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Another View: SCTA is helping solve substitute teacher shortage

Substitute teacher Lowell Cosgrove helps student Mackenzie Evans take an online reading exam at Sheridan Elementary School in Sheridan last month. Several Sacramento-area districts are having trouble finding substitute teachers.
Substitute teacher Lowell Cosgrove helps student Mackenzie Evans take an online reading exam at Sheridan Elementary School in Sheridan last month. Several Sacramento-area districts are having trouble finding substitute teachers. rbenton@sacbee.com

A recent article on the difficulty some school districts have finding substitute teachers does a good job raising the profile of an issue that has been a concern for Sacramento City Unified teachers. Less constructive, however, is the subsequent editorial (“Solving substitute teacher shortage,” Feb. 27).

The Sacramento City Unified School District has been proactive in its approach by significantly increasing the pay for substitutes to $176 a day after a sub has worked five days in the district. That increase, the result of collective bargaining, is an example of the district and the Sacramento City Teachers Association working together on a real problem.

The editorial is yet another demonstration of blind antipathy to teachers and teachers’ unions. Ignoring the detailed explanation behind the substitute shortage, the editorial cites a limited study from last year and suggests that the real culprit behind the shortage is teachers who miss too much work, particularly those in Sacramento.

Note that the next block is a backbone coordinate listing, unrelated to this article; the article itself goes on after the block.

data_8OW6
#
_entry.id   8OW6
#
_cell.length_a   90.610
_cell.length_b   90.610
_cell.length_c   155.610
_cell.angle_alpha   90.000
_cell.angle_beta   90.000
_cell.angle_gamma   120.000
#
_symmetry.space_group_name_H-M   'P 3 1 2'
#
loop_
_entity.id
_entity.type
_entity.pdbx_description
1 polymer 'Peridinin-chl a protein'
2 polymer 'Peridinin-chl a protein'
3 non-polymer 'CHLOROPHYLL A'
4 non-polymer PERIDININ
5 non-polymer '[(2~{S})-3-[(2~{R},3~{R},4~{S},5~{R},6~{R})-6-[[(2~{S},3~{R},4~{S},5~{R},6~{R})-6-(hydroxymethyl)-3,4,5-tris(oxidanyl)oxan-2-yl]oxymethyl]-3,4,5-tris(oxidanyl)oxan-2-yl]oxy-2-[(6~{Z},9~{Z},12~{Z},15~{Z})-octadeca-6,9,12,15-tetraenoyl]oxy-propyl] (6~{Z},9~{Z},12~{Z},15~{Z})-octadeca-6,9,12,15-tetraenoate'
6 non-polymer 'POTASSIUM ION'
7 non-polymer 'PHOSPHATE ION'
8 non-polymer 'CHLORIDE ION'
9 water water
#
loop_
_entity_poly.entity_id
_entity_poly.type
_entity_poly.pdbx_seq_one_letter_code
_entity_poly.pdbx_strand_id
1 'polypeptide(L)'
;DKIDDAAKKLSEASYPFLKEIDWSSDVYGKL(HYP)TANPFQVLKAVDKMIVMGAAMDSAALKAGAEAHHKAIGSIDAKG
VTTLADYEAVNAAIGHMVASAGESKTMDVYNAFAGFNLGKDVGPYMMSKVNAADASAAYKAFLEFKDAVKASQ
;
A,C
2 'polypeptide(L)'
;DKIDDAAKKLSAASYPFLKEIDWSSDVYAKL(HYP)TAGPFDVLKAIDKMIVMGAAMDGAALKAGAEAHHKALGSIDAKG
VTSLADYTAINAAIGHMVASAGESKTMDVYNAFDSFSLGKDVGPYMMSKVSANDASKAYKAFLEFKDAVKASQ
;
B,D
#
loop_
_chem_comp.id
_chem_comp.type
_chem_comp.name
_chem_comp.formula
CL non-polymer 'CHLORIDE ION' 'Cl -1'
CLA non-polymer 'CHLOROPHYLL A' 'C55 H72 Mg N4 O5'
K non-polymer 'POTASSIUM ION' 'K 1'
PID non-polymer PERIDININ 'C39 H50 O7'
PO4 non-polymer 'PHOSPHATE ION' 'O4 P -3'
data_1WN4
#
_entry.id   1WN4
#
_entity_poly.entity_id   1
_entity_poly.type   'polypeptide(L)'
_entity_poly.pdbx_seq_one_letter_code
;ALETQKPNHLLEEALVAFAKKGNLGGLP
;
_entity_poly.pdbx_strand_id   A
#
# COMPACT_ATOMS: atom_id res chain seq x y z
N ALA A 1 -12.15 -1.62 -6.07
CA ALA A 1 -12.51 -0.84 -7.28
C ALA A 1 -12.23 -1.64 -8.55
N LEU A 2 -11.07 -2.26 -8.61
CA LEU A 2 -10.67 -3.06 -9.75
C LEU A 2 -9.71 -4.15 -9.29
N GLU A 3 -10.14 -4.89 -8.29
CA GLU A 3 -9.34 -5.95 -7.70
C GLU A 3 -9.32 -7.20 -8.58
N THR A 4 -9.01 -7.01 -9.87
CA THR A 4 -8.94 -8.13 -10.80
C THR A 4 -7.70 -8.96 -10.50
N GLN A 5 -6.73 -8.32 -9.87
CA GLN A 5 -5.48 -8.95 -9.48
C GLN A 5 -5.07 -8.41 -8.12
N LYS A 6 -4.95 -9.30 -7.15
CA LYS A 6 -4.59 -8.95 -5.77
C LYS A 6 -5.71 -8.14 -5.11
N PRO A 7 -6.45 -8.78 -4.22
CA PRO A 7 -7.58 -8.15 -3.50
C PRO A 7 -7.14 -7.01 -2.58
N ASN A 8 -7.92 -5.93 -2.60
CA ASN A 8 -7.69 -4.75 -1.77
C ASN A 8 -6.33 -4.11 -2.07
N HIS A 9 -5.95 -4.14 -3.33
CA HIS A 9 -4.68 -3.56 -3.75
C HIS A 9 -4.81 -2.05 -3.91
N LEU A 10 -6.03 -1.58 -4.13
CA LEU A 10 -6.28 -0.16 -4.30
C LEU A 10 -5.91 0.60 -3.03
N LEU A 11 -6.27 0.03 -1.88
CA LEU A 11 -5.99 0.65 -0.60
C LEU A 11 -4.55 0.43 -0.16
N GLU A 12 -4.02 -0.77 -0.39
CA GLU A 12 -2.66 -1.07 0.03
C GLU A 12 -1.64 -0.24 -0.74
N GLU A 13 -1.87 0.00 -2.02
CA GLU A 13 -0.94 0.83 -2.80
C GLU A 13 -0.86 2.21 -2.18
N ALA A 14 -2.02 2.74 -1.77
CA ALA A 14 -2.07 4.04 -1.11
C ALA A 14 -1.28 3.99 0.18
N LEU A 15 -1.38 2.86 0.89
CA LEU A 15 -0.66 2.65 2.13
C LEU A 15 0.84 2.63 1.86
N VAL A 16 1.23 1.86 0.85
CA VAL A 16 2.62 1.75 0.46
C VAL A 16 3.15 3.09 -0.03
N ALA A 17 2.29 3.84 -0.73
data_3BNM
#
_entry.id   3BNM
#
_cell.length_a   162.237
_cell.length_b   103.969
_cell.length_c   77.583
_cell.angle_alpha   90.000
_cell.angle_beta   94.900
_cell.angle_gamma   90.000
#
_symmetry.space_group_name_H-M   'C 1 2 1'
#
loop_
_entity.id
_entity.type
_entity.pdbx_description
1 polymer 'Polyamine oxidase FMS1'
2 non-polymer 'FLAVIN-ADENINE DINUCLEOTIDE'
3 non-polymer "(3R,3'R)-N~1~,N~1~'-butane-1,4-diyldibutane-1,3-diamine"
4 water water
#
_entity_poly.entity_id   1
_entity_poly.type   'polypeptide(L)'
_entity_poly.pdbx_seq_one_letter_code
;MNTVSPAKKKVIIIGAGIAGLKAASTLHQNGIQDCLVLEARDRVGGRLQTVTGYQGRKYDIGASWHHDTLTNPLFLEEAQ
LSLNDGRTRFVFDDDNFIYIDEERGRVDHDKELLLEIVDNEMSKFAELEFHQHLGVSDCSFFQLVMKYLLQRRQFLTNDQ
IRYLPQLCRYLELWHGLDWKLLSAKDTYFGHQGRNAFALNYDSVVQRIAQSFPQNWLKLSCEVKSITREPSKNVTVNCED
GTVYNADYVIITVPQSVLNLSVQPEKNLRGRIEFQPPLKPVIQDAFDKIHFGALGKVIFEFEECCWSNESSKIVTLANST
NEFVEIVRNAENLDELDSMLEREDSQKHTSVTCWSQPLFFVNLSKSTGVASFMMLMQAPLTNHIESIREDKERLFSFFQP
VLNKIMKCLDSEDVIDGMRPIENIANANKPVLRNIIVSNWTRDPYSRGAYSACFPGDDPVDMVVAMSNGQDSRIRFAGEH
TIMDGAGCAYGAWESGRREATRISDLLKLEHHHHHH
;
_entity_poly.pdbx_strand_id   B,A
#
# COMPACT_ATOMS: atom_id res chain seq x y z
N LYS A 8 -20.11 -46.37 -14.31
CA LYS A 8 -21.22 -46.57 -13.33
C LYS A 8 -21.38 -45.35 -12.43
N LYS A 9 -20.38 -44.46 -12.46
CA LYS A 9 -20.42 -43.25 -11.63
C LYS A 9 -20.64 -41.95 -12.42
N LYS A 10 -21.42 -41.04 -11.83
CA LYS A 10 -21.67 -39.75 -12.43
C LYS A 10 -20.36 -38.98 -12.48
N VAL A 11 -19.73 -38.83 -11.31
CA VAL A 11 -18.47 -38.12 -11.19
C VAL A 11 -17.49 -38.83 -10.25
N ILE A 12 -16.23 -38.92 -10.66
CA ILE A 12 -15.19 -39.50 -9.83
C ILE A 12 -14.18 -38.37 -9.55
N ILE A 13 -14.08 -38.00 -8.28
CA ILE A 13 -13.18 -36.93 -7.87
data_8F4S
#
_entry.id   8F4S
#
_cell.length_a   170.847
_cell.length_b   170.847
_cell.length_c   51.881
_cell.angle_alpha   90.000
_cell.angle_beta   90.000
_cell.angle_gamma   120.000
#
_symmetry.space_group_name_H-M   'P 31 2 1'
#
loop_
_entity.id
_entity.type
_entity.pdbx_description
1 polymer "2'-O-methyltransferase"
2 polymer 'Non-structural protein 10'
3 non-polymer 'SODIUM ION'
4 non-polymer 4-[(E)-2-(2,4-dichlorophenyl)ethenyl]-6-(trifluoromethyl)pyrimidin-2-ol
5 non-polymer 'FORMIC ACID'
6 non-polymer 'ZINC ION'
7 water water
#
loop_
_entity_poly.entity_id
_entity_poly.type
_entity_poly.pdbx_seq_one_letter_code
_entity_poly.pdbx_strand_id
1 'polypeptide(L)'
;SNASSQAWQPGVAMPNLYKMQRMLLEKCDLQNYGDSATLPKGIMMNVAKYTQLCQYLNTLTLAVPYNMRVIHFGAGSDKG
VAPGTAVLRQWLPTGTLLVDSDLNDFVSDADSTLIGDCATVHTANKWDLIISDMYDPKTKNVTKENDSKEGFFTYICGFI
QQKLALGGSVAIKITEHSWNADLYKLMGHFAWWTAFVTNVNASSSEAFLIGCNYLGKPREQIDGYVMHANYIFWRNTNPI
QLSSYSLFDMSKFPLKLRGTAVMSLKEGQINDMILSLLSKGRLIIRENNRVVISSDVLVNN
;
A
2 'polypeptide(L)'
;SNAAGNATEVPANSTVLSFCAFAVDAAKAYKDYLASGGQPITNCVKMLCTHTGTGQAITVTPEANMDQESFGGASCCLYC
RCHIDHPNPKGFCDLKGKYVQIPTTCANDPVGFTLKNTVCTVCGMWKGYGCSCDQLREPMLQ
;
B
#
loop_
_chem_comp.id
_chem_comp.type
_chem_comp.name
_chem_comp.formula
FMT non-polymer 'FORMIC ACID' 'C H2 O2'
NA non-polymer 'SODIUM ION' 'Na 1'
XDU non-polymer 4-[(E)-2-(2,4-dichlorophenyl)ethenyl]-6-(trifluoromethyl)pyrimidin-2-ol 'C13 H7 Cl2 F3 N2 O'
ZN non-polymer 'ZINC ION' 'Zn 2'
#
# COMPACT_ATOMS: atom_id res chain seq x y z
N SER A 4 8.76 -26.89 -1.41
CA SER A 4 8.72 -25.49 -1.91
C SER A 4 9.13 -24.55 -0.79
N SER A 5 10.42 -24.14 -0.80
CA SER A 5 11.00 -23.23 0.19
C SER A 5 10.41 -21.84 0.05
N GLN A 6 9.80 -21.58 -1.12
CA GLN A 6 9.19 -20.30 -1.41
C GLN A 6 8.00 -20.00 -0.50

While we appreciate that SCTA and The Bee’s editorial board may not see eye to eye on a variety of education issues, we are concerned that it could take such a gratuitous shot at hardworking teachers without thoroughly researching the issue, let alone considering our point of view.

We would have pointed out several factors. First, we share with the district an interest in maintaining a growing and vibrant substitute pool, and have worked to boost pay to achieve that goal. Second, since many teachers enter a permanent teaching position by first working as a substitute, we also work with the district to recruit the best new teachers. Third, we all recognize the benefits of having teachers consistently in the classroom, which is why we have been advocating that the district reduce the number of absences it initiates that require the use of substitutes.

Many of these absences, particularly for professional learning opportunities, might be reduced by offering the training prior to the school year or after school. Others that are less useful could be eliminated altogether. This is another area where teachers and the district should be able to reach common ground.

As the editorial notes, “like most things related to public education, the reality is much more complicated.” We agree. Let’s hope ideological biases don’t serve to cloud that complexity.

David Fisher is first vice president of the Sacramento City Teachers Association.

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